Butterfly This work has been published in the Teen Ink monthly print magazine.


Her steps fall lightly on the ground,
Sheweaves her way without a sound,
But finds the path among the trees
who,having stood eternities,
know her presence, know it well,
and to her theirsecrets tell,
And in return she loves them well,
For her charge she must hold long:
Protector of the Leafy Throng!

And thus with anatural grace,
She climbs high to windy space,
And clinging tight there,looks she then
where only days ago there'd been
a waving sea of ancientgreen,
where now nothing can be seen,
but stumps and ugly, cruelmachines.
So sounding then from perch on high:
the weeping JuliaButterfly!

But with supports her friends arrive,
And amongst them theycontrive
a plan to save the old-growth wood
and end the logging there forgood.
And so there then begins a race
which EarthFirst runs in feveredhaste,
lest all the land be laid to waste.
And still in heart she does notsway;
Julia in the tree will stay.

A Great Protest thus begins,
Andall the folk lay their hopes in
the Butterfly, who rests upon
a woodenplatform, six feet long,
Two hundred feet o'er forest floor,
without a wallor rail or door,
Of weathered boards and nothing more.
In this way shemakes her home,
And in her house she waits, alone.
But not long alone isshe;
Unquiet is the ancient tree.
For deep within it, Julia hears
avoice, wise with many years.
So whilst Julia to it holds,
The great tree toher unfolds.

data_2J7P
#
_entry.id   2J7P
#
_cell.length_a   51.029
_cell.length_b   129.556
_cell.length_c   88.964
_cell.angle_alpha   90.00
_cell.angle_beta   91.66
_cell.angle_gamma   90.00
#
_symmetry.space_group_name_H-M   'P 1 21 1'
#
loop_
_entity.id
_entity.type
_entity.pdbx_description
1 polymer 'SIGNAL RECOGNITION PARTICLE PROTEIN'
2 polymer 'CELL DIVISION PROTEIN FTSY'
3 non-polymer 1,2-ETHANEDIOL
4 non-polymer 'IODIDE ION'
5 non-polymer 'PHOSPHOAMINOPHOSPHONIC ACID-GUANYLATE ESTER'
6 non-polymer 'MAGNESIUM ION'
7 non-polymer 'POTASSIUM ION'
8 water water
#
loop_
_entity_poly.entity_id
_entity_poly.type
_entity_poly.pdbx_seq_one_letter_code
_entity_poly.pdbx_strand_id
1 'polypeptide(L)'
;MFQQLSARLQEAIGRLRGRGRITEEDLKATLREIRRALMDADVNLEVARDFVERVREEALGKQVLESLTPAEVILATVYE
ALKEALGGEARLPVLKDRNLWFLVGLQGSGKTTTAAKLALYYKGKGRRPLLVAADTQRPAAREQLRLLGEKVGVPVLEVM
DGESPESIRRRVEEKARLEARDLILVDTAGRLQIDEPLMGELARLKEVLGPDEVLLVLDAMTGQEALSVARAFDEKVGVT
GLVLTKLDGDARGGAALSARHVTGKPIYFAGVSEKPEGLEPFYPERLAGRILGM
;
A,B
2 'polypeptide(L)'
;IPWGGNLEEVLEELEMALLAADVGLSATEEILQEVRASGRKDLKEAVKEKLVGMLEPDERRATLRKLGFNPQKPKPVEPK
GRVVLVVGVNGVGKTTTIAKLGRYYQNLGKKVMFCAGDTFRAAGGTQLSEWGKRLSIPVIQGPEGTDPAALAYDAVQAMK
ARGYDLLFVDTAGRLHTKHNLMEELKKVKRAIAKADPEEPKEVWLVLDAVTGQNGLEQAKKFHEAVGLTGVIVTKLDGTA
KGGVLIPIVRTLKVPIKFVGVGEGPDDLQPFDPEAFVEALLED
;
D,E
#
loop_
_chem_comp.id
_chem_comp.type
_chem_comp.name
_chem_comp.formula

Its name is Luna, she is told.
Companion now has Juliafound,
Two hundred feet above the ground.

So she, from that loftybower,
Whiles away weeks and days and hours.
She barefoot through thebranches climbs,
Using skills of elder times.
And in a wrinkled book shewrites
of every twig and squirrel she sights,
of screaming eagles, ticksthat bite,
of things she hears cry out at night,
and deeper, darker,desperate fright.

Some months gone, a great storm grows,
And howlingwind about her blows,
A voice she hears, one that she knows.
Luna, theMother, to her cries,
"Hold tight, child! You shan't die!
Remember,you are Butterfly!
So now tightly to me cling,
I, the old and woodything.
Of us, they for years may sing."

From that night on, andthrough the year,
Julia waits, devoid of fear,
Until one day beneath herstands
a laughing crowd with clapping hands.
"You've done it, Julia!Hear the sound
of victory! You can come down!
These trees saws shall neverground!"
And Julia hears old Luna sigh,
"Thank you, LittleButterfly."



Author's Note: At the age of 23, Julia Butterflyclimbed a 1,500-year-old redwood named Luna to protest the destruction ofold-growth trees by logging companies. She stayed there for two years. I haveused poetic license here, but her belief in her cause has made her my hero. Sheshows there might still be beautiful things left in the natural world for futuregenerations to enjoy.




This work has been published in the Teen Ink monthly print magazine. This piece has been published in Teen Ink’s monthly print magazine.






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